Multicomponent lipid vesicles can exhibit phase separation of coexisting liquid phases with different mechanical properties, leading to the formation of complex phase morphologies and membrane shapes. We examine the phase separation and the corresponding morphological and geometric evolution in two-phase lipid membrane vesicles using a phase-field method. We investigate the effects of the phase fraction as well as the mechanical properties of each phase on the evolution of the system while conserving surface area and composition. We contrast results for a flexible membrane with those obtained for a fixed spherical geometry with no mechanical coupling. We find that the coupling of bending energy with composition results in slower coarsening and that the phase with spontaneous curvature more similar to the average curvature of the vesicle is favored to form bicontinuous morphologies.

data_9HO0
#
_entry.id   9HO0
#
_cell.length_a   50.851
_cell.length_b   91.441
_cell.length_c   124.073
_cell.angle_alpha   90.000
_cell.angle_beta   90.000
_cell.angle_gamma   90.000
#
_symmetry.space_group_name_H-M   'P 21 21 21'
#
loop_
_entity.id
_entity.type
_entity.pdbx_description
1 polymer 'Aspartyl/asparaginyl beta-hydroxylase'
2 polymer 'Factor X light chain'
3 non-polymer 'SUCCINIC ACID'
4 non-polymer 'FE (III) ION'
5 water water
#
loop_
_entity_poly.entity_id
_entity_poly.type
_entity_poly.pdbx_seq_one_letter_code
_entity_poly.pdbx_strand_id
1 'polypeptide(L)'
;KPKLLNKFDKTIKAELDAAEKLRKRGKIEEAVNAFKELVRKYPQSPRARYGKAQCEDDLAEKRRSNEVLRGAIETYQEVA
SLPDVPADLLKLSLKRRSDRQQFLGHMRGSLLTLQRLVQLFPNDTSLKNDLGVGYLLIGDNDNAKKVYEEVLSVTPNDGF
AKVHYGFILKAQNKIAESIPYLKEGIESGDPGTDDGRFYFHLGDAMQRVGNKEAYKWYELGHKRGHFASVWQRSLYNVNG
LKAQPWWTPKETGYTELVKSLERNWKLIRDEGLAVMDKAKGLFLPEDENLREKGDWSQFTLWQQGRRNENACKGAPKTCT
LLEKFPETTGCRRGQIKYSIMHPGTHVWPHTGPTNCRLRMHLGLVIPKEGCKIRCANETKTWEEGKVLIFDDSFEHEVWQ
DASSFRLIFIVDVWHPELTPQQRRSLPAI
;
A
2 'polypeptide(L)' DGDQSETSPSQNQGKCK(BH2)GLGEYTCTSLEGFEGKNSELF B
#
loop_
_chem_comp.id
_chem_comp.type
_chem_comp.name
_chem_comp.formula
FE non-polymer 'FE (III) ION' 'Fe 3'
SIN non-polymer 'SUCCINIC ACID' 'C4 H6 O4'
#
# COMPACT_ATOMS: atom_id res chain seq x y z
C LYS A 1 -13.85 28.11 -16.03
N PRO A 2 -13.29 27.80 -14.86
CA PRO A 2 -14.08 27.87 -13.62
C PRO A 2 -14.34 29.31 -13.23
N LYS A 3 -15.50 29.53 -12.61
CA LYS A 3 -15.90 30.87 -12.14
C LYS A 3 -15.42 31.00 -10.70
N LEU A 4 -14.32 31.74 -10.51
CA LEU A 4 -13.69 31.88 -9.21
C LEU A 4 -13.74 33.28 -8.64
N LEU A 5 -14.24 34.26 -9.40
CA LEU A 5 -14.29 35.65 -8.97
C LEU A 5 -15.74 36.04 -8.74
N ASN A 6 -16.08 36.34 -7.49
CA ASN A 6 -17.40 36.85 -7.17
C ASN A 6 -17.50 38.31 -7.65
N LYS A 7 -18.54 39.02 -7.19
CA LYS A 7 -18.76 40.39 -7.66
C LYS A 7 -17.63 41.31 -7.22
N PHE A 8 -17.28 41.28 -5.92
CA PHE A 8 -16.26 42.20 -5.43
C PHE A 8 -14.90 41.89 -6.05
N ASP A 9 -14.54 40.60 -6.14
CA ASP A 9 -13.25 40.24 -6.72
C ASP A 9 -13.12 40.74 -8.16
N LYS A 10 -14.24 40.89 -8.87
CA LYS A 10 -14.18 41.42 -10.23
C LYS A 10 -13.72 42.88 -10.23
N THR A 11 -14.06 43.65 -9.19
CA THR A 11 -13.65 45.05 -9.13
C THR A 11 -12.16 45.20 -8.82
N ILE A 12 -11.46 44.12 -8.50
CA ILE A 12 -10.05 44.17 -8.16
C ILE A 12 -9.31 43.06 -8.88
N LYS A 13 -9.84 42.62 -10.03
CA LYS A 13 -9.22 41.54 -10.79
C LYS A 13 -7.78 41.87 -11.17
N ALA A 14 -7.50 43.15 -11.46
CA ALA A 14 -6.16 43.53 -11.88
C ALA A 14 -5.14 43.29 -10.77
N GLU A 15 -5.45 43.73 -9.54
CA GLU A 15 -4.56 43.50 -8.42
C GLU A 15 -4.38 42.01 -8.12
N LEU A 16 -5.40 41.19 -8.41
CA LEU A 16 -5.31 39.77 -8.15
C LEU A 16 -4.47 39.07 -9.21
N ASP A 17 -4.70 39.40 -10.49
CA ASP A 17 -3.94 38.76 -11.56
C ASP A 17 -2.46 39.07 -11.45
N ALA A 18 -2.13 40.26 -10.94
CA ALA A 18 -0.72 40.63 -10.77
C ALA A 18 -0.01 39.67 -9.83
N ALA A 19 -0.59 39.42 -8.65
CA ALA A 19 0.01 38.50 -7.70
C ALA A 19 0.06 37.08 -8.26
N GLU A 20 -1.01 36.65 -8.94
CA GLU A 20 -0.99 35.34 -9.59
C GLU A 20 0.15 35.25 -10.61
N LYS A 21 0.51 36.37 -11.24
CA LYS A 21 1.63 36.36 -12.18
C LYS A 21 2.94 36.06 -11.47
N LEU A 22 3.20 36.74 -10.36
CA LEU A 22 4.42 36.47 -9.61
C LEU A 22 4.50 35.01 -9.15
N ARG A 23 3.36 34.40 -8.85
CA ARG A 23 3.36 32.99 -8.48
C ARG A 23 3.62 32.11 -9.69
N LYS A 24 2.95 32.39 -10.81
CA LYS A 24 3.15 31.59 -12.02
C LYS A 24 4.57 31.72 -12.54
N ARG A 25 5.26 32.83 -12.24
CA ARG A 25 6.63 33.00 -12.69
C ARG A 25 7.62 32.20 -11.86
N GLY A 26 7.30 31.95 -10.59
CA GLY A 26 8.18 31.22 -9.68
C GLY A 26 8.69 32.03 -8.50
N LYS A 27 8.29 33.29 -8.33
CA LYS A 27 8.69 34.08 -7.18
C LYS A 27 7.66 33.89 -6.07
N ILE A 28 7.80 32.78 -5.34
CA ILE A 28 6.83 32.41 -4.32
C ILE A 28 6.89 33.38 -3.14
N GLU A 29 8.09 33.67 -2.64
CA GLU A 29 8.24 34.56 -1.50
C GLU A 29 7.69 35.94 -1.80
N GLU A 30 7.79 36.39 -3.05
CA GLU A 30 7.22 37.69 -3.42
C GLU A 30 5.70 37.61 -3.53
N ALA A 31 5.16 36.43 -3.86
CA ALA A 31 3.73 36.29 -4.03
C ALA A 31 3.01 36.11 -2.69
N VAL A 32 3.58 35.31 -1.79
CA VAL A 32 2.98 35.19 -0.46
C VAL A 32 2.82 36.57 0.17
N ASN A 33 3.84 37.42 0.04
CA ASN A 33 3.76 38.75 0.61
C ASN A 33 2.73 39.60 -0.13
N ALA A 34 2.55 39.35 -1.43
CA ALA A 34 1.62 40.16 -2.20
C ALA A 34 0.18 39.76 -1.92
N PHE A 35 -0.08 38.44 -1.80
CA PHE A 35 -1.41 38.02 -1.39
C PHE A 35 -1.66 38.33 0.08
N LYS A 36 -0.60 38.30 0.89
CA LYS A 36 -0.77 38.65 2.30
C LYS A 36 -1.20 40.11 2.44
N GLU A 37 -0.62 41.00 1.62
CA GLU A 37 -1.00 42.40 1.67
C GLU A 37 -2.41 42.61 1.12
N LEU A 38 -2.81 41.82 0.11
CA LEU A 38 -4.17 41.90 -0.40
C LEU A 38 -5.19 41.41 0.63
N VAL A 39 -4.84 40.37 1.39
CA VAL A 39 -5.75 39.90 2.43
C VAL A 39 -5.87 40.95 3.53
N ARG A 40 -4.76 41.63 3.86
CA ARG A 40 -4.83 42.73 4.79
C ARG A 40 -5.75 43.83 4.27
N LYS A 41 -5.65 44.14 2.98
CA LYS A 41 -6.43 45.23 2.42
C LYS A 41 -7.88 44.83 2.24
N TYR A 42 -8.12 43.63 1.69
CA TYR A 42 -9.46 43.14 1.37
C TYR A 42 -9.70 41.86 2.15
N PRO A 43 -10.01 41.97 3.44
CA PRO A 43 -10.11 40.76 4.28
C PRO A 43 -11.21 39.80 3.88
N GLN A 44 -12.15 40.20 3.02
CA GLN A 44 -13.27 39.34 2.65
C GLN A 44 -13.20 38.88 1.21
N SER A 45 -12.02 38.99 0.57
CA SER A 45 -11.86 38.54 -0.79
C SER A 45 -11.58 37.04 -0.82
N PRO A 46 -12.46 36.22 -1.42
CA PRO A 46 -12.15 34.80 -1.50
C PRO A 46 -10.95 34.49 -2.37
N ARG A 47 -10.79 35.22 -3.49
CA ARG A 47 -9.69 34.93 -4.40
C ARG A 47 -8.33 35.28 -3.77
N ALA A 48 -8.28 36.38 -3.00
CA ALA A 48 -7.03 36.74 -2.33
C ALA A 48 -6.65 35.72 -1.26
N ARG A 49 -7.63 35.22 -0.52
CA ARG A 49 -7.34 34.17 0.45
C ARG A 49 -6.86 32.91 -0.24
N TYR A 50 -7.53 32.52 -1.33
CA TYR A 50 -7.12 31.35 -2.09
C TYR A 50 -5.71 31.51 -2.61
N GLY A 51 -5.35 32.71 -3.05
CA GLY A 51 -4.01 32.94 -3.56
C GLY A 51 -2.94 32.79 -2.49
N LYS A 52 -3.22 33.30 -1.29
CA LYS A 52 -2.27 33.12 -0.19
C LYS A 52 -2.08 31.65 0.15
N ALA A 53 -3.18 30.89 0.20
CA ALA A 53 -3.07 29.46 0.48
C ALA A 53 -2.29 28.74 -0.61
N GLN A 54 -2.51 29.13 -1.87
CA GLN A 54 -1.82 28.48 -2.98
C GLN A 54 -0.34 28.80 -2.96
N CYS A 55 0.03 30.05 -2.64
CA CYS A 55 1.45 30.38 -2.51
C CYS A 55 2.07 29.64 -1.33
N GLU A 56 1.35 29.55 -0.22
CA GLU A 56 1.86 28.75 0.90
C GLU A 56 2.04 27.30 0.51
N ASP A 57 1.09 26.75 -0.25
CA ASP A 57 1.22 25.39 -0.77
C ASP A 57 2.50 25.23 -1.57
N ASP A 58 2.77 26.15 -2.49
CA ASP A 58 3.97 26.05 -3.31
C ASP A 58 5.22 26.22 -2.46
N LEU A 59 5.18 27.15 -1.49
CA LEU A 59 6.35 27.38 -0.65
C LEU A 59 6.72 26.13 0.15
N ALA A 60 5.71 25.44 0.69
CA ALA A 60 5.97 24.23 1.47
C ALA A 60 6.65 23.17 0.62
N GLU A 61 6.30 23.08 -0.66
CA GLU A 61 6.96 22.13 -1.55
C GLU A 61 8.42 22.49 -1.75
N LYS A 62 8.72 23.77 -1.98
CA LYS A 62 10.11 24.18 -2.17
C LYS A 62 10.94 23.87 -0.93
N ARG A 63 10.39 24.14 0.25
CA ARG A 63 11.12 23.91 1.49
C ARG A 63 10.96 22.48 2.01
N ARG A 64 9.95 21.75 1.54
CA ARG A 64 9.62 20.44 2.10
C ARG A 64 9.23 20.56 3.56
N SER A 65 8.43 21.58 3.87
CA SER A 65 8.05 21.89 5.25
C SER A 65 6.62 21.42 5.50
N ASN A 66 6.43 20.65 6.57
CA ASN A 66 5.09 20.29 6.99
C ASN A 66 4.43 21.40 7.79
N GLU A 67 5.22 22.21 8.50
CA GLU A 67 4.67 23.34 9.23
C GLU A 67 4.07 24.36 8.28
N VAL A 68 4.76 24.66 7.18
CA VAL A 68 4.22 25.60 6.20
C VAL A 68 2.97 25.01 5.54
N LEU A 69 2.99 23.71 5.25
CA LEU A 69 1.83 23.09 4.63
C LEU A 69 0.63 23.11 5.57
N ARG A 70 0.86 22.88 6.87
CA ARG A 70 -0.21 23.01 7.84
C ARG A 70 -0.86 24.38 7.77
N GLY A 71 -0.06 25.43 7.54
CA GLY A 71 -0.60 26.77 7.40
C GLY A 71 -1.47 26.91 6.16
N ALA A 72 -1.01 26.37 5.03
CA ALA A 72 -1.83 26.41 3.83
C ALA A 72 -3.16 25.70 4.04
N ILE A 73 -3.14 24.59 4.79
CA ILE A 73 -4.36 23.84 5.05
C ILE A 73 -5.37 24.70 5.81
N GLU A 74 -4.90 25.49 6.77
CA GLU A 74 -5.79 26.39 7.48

|Original language||English (US)|
|Number of pages||5|
|State||Published - Aug 7 2010|
ASJC Scopus subject areas
- Condensed Matter Physics